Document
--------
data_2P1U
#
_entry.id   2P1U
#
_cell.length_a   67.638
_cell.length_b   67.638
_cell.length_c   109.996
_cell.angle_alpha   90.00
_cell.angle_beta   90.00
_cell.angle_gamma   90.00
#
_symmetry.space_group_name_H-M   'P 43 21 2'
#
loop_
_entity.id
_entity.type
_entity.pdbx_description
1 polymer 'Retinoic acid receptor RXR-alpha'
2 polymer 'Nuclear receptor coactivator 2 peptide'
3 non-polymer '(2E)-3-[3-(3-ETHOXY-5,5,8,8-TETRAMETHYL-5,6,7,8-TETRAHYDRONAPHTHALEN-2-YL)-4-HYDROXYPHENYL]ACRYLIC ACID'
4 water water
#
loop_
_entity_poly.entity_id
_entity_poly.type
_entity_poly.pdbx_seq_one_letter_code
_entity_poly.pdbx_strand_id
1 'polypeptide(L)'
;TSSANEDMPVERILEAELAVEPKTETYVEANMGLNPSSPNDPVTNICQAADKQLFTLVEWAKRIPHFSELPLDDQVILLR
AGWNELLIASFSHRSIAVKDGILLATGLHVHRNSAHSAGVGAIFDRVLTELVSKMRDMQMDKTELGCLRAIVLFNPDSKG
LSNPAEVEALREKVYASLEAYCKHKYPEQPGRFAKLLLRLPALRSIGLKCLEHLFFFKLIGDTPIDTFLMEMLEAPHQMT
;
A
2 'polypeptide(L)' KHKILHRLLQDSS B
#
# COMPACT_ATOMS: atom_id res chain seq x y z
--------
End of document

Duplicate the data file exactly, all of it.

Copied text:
data_2P1U
#
_entry.id   2P1U
#
_cell.length_a   67.638
_cell.length_b   67.638
_cell.length_c   109.996
_cell.angle_alpha   90.00
_cell.angle_beta   90.00
_cell.angle_gamma   90.00
#
_symmetry.space_group_name_H-M   'P 43 21 2'
#
loop_
_entity.id
_entity.type
_entity.pdbx_description
1 polymer 'Retinoic acid receptor RXR-alpha'
2 polymer 'Nuclear receptor coactivator 2 peptide'
3 non-polymer '(2E)-3-[3-(3-ETHOXY-5,5,8,8-TETRAMETHYL-5,6,7,8-TETRAHYDRONAPHTHALEN-2-YL)-4-HYDROXYPHENYL]ACRYLIC ACID'
4 water water
#
loop_
_entity_poly.entity_id
_entity_poly.type
_entity_poly.pdbx_seq_one_letter_code
_entity_poly.pdbx_strand_id
1 'polypeptide(L)'
;TSSANEDMPVERILEAELAVEPKTETYVEANMGLNPSSPNDPVTNICQAADKQLFTLVEWAKRIPHFSELPLDDQVILLR
AGWNELLIASFSHRSIAVKDGILLATGLHVHRNSAHSAGVGAIFDRVLTELVSKMRDMQMDKTELGCLRAIVLFNPDSKG
LSNPAEVEALREKVYASLEAYCKHKYPEQPGRFAKLLLRLPALRSIGLKCLEHLFFFKLIGDTPIDTFLMEMLEAPHQMT
;
A
2 'polypeptide(L)' KHKILHRLLQDSS B
#
# COMPACT_ATOMS: atom_id res chain seq x y z